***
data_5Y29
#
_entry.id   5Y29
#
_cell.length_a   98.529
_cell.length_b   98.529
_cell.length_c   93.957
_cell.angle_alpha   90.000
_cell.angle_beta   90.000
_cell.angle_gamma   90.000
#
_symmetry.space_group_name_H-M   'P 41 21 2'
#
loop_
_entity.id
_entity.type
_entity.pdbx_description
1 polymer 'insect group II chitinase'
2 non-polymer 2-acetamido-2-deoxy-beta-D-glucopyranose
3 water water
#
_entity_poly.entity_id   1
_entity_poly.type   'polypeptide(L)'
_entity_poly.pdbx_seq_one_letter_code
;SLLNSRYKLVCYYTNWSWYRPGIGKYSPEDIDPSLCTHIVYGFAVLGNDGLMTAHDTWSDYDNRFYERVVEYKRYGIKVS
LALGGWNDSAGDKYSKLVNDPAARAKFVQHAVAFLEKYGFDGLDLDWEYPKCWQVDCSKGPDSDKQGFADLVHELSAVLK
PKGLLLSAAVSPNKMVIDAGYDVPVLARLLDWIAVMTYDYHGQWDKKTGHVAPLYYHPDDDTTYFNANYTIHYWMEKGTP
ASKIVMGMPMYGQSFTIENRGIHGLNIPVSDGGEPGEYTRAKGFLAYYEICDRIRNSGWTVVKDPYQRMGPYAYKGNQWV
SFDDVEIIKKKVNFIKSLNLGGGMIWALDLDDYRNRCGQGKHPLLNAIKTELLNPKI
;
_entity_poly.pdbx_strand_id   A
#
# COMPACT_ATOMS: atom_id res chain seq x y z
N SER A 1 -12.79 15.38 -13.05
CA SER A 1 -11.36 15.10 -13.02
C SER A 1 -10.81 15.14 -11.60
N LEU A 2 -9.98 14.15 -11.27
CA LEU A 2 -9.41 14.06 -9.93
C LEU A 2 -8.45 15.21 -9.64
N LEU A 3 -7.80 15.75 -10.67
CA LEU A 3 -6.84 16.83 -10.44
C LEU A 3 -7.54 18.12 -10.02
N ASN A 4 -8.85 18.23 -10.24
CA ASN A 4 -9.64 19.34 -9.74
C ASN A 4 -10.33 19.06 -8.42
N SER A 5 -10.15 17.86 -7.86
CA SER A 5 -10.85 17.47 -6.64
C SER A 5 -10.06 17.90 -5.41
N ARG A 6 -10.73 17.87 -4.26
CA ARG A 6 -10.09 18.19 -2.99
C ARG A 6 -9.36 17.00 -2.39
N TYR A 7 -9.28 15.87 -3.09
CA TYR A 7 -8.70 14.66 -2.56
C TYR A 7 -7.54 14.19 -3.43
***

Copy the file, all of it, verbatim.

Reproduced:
data_5Y29
#
_entry.id   5Y29
#
_cell.length_a   98.529
_cell.length_b   98.529
_cell.length_c   93.957
_cell.angle_alpha   90.000
_cell.angle_beta   90.000
_cell.angle_gamma   90.000
#
_symmetry.space_group_name_H-M   'P 41 21 2'
#
loop_
_entity.id
_entity.type
_entity.pdbx_description
1 polymer 'insect group II chitinase'
2 non-polymer 2-acetamido-2-deoxy-beta-D-glucopyranose
3 water water
#
_entity_poly.entity_id   1
_entity_poly.type   'polypeptide(L)'
_entity_poly.pdbx_seq_one_letter_code
;SLLNSRYKLVCYYTNWSWYRPGIGKYSPEDIDPSLCTHIVYGFAVLGNDGLMTAHDTWSDYDNRFYERVVEYKRYGIKVS
LALGGWNDSAGDKYSKLVNDPAARAKFVQHAVAFLEKYGFDGLDLDWEYPKCWQVDCSKGPDSDKQGFADLVHELSAVLK
PKGLLLSAAVSPNKMVIDAGYDVPVLARLLDWIAVMTYDYHGQWDKKTGHVAPLYYHPDDDTTYFNANYTIHYWMEKGTP
ASKIVMGMPMYGQSFTIENRGIHGLNIPVSDGGEPGEYTRAKGFLAYYEICDRIRNSGWTVVKDPYQRMGPYAYKGNQWV
SFDDVEIIKKKVNFIKSLNLGGGMIWALDLDDYRNRCGQGKHPLLNAIKTELLNPKI
;
_entity_poly.pdbx_strand_id   A
#
# COMPACT_ATOMS: atom_id res chain seq x y z
N SER A 1 -12.79 15.38 -13.05
CA SER A 1 -11.36 15.10 -13.02
C SER A 1 -10.81 15.14 -11.60
N LEU A 2 -9.98 14.15 -11.27
CA LEU A 2 -9.41 14.06 -9.93
C LEU A 2 -8.45 15.21 -9.64
N LEU A 3 -7.80 15.75 -10.67
CA LEU A 3 -6.84 16.83 -10.44
C LEU A 3 -7.54 18.12 -10.02
N ASN A 4 -8.85 18.23 -10.24
CA ASN A 4 -9.64 19.34 -9.74
C ASN A 4 -10.33 19.06 -8.42
N SER A 5 -10.15 17.86 -7.86
CA SER A 5 -10.85 17.47 -6.64
C SER A 5 -10.06 17.90 -5.41
N ARG A 6 -10.73 17.87 -4.26
CA ARG A 6 -10.09 18.19 -2.99
C ARG A 6 -9.36 17.00 -2.39
N TYR A 7 -9.28 15.87 -3.09
CA TYR A 7 -8.70 14.66 -2.56
C TYR A 7 -7.54 14.19 -3.43